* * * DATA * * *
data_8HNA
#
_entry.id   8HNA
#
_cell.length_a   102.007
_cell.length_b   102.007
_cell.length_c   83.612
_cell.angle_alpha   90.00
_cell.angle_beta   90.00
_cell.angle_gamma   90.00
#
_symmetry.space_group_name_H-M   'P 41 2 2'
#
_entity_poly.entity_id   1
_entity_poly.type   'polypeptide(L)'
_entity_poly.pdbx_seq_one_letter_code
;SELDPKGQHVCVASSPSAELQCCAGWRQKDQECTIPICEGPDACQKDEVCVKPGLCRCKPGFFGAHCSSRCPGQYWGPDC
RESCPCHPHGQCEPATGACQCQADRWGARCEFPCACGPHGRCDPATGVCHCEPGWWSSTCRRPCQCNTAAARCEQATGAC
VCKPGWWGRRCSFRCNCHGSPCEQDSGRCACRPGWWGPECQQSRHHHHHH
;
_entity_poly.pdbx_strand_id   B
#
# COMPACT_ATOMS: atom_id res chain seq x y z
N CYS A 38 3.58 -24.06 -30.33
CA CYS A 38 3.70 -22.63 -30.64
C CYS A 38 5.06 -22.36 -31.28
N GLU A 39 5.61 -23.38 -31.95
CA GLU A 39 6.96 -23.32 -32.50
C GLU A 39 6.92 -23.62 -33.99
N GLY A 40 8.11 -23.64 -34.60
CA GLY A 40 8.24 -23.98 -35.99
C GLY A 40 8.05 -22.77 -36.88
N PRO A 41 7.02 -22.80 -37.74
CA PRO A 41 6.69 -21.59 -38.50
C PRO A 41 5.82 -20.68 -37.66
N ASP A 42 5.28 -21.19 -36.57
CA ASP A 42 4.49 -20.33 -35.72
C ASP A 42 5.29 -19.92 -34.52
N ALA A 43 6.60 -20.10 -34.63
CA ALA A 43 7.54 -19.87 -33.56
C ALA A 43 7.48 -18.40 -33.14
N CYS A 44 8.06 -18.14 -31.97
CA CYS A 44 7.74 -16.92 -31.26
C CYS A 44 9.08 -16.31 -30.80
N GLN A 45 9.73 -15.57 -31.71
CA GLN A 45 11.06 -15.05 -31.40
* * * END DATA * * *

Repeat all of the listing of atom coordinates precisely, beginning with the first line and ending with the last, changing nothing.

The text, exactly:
data_8HNA
#
_entry.id   8HNA
#
_cell.length_a   102.007
_cell.length_b   102.007
_cell.length_c   83.612
_cell.angle_alpha   90.00
_cell.angle_beta   90.00
_cell.angle_gamma   90.00
#
_symmetry.space_group_name_H-M   'P 41 2 2'
#
_entity_poly.entity_id   1
_entity_poly.type   'polypeptide(L)'
_entity_poly.pdbx_seq_one_letter_code
;SELDPKGQHVCVASSPSAELQCCAGWRQKDQECTIPICEGPDACQKDEVCVKPGLCRCKPGFFGAHCSSRCPGQYWGPDC
RESCPCHPHGQCEPATGACQCQADRWGARCEFPCACGPHGRCDPATGVCHCEPGWWSSTCRRPCQCNTAAARCEQATGAC
VCKPGWWGRRCSFRCNCHGSPCEQDSGRCACRPGWWGPECQQSRHHHHHH
;
_entity_poly.pdbx_strand_id   B
#
# COMPACT_ATOMS: atom_id res chain seq x y z
N CYS A 38 3.58 -24.06 -30.33
CA CYS A 38 3.70 -22.63 -30.64
C CYS A 38 5.06 -22.36 -31.28
N GLU A 39 5.61 -23.38 -31.95
CA GLU A 39 6.96 -23.32 -32.50
C GLU A 39 6.92 -23.62 -33.99
N GLY A 40 8.11 -23.64 -34.60
CA GLY A 40 8.24 -23.98 -35.99
C GLY A 40 8.05 -22.77 -36.88
N PRO A 41 7.02 -22.80 -37.74
CA PRO A 41 6.69 -21.59 -38.50
C PRO A 41 5.82 -20.68 -37.66
N ASP A 42 5.28 -21.19 -36.57
CA ASP A 42 4.49 -20.33 -35.72
C ASP A 42 5.29 -19.92 -34.52
N ALA A 43 6.60 -20.10 -34.63
CA ALA A 43 7.54 -19.87 -33.56
C ALA A 43 7.48 -18.40 -33.14
N CYS A 44 8.06 -18.14 -31.97
CA CYS A 44 7.74 -16.92 -31.26
C CYS A 44 9.08 -16.31 -30.80
N GLN A 45 9.73 -15.57 -31.71
CA GLN A 45 11.06 -15.05 -31.40